As his vice-presidential candidate, Governor Blackwell should choose Congressman Mario Diaz-Balart of Florida. Congressman Balart, unlike his brother Congressman Lincoln Diaz-Balart, can run for the Vice Presidency because he was born in America. He will be a youthful 47 in 2008 and, would be telegenic and engaging as a candidate.

Mario Diaz-BalartLike Blackwell, Diaz-Balart is a strong social conservative and has a fairly good conservative voting record. He should appeal to the Republican base without being a red flag for Leftists to wave in front of their mobs.

Moreover, his fluency in Spanish and his Hispanic heritage would significantly increase the Hispanic vote for Republicans throughout the nation. Combined with Blackwell's appeal to black voters, this could make states like California, Illinois, New York and New Jersey very real battleground states.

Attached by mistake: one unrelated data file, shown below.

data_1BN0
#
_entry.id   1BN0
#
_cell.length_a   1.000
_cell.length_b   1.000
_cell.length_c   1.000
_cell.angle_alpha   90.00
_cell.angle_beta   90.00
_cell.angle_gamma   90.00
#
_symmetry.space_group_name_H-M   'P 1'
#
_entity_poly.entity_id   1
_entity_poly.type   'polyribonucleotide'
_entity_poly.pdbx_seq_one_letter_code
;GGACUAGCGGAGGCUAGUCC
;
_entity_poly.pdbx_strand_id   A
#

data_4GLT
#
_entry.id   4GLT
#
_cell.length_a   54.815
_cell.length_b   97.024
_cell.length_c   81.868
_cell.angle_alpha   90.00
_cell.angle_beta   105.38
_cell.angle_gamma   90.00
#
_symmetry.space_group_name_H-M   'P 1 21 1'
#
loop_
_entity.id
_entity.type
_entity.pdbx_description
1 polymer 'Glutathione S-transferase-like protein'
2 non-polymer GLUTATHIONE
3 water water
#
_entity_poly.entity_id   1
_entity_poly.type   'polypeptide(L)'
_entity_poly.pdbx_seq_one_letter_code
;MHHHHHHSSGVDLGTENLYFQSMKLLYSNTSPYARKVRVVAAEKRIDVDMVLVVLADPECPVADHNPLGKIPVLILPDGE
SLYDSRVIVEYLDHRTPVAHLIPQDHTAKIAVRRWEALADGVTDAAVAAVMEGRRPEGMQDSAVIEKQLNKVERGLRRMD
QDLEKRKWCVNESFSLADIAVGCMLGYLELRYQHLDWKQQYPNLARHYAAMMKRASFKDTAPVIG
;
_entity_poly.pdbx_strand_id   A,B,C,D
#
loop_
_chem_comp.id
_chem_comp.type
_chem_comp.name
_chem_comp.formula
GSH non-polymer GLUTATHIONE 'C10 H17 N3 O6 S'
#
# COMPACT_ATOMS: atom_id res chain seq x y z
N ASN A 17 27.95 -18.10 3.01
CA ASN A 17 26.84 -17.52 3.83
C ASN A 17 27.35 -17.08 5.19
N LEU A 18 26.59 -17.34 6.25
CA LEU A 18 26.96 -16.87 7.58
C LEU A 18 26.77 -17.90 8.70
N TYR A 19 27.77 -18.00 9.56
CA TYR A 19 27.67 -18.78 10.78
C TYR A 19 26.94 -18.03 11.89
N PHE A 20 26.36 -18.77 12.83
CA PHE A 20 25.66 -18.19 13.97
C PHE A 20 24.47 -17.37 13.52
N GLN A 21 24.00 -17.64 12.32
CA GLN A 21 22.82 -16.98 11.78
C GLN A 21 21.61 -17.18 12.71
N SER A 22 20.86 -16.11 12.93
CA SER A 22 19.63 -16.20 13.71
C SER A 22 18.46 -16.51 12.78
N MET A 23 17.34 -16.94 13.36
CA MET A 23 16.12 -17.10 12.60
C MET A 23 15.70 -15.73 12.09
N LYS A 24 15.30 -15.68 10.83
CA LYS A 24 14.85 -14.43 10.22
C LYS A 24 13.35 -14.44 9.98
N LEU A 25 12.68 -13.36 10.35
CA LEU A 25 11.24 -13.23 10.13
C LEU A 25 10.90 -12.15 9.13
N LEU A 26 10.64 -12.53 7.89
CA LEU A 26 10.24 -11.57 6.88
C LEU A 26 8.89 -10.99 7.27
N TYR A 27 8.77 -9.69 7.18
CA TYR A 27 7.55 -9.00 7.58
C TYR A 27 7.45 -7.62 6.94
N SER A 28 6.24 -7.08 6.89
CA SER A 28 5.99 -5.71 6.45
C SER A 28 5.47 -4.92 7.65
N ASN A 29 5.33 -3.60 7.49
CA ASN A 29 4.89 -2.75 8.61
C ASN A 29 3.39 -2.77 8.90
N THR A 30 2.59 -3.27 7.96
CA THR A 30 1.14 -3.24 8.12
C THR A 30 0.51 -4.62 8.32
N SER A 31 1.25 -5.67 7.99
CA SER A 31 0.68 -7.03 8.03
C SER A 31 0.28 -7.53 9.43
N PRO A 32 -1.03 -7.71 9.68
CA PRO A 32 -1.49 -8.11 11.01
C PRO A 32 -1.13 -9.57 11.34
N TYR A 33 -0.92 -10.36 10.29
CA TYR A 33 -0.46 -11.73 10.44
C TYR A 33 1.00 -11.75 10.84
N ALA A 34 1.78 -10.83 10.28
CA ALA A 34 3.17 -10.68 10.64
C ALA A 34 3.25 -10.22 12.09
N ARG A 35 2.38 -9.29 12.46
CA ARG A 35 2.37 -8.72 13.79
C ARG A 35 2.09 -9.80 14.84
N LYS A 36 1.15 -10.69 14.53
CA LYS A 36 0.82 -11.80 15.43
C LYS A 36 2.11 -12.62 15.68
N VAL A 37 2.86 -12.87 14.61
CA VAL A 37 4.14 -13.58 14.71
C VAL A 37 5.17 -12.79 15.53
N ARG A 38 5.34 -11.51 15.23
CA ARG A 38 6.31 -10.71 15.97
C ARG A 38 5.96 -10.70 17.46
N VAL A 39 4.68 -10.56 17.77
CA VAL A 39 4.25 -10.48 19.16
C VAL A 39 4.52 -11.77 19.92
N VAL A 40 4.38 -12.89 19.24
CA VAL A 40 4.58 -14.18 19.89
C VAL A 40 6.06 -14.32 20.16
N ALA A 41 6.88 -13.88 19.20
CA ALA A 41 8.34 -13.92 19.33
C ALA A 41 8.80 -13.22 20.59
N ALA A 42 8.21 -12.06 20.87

As a Floridian from a family of Florida politicians, the presence of Congressman Diaz-Balart should also insure that Florida stays in the Republican column. Certain of Florida, certain of Ohio, certain of gaining significant percentages of black and Hispanic voters, certain of rallying social conservatives, would these two be certain to win? In life, nothing is certain, but this looks about as certain as it gets in politics.

Twelve more years of conservative Republicans in the White House would be plenty of time to solve almost every foreign and domestic problem our nation faces. Republicans should put their egos to one side and unite behind the candidates who can give this blessing to our children. Ken Blackwood and Mario Diaz-Balart look just the "ticket."

Bruce Walker is a contributing editor with Enter Stage Right. He is also a frequent contributor to The Pragmatist and The Common Conservative.